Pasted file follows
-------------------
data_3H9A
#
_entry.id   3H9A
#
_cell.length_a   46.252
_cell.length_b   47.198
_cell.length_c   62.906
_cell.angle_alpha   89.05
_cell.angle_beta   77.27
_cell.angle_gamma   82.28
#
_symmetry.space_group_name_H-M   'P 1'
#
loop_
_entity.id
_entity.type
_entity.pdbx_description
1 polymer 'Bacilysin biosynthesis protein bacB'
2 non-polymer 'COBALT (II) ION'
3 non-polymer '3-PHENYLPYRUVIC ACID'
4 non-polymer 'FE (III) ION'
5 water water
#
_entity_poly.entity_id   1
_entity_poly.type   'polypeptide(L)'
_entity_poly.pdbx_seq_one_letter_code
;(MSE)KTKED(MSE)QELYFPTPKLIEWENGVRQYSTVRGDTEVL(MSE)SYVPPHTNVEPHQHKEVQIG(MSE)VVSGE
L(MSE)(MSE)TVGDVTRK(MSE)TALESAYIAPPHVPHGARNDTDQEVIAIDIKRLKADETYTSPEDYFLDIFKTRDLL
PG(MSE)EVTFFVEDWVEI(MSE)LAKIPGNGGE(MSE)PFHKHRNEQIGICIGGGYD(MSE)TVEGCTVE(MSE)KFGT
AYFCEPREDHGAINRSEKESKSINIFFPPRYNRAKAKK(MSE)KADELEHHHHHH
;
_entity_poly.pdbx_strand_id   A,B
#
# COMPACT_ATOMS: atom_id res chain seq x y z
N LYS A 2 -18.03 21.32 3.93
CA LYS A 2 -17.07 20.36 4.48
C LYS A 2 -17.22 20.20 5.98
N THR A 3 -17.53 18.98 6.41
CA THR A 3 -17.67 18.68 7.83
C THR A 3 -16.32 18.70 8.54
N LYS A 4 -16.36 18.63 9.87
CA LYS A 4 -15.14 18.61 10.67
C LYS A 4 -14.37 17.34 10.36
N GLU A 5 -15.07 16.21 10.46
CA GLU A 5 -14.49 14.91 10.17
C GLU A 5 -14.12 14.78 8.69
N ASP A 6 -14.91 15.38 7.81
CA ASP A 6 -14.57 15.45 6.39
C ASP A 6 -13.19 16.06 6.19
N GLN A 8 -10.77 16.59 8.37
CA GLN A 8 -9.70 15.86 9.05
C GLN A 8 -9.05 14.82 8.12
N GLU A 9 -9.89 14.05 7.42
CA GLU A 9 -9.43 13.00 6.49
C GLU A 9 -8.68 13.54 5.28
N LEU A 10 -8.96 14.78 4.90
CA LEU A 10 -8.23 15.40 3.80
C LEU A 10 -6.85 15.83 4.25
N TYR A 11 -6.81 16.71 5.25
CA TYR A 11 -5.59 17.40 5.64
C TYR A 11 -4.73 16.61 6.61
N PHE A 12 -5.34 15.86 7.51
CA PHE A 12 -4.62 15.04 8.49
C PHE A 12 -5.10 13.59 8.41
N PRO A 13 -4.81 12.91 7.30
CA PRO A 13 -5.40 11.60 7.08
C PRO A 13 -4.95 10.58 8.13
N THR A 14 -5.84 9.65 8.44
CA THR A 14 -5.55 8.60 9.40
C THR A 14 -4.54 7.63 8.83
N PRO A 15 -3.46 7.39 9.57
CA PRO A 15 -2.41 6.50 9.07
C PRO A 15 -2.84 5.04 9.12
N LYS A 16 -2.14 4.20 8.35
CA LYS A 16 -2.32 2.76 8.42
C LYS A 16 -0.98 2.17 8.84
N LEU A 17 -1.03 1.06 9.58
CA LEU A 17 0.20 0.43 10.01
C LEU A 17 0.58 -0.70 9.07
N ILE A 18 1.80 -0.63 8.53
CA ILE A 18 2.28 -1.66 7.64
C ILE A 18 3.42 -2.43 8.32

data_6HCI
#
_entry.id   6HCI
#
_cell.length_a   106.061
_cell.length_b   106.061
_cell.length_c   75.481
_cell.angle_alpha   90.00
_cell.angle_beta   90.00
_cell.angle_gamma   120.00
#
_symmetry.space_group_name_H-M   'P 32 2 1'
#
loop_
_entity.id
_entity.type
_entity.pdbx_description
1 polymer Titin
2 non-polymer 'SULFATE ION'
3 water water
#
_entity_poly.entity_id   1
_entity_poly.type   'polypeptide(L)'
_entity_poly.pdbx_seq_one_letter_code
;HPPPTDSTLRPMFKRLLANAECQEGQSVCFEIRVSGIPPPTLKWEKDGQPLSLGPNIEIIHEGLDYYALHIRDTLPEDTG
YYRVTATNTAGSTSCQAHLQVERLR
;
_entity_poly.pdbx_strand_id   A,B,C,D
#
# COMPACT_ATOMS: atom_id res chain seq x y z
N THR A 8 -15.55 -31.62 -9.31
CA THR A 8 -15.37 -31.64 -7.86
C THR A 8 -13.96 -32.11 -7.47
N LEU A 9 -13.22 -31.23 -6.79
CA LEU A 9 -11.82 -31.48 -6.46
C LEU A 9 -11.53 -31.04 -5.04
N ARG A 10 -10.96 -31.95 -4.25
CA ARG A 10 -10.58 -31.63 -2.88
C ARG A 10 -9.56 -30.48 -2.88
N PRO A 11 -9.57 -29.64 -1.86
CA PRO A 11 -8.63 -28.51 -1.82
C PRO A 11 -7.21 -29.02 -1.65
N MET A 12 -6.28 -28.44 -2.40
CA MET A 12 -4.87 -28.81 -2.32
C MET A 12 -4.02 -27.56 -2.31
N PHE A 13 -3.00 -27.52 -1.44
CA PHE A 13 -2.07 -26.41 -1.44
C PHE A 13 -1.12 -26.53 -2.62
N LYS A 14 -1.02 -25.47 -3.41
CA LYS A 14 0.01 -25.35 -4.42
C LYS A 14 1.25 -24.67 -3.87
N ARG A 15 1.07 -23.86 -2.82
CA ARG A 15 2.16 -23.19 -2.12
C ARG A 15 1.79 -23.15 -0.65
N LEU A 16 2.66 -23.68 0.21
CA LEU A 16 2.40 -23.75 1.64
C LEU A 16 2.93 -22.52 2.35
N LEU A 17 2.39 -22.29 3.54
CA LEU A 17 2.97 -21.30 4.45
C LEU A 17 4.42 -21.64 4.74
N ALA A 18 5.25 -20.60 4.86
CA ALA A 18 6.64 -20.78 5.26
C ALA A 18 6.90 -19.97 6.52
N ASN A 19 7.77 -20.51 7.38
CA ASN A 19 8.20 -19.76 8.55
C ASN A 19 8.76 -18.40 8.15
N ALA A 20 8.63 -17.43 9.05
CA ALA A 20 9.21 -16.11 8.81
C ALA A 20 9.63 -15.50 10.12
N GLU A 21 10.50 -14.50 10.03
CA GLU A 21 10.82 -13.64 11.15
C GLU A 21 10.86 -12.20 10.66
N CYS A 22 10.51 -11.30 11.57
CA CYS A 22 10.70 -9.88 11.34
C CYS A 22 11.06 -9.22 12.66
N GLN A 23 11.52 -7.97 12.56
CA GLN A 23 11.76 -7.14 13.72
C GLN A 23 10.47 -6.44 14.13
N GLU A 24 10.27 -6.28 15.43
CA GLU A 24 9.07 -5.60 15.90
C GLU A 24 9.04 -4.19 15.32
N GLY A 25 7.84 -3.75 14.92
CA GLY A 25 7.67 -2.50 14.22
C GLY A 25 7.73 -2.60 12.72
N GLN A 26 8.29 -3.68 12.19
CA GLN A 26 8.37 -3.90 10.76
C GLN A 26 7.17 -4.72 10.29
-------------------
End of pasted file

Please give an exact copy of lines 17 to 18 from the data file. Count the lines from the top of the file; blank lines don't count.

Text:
_entity.pdbx_description
1 polymer 'Bacilysin biosynthesis protein bacB'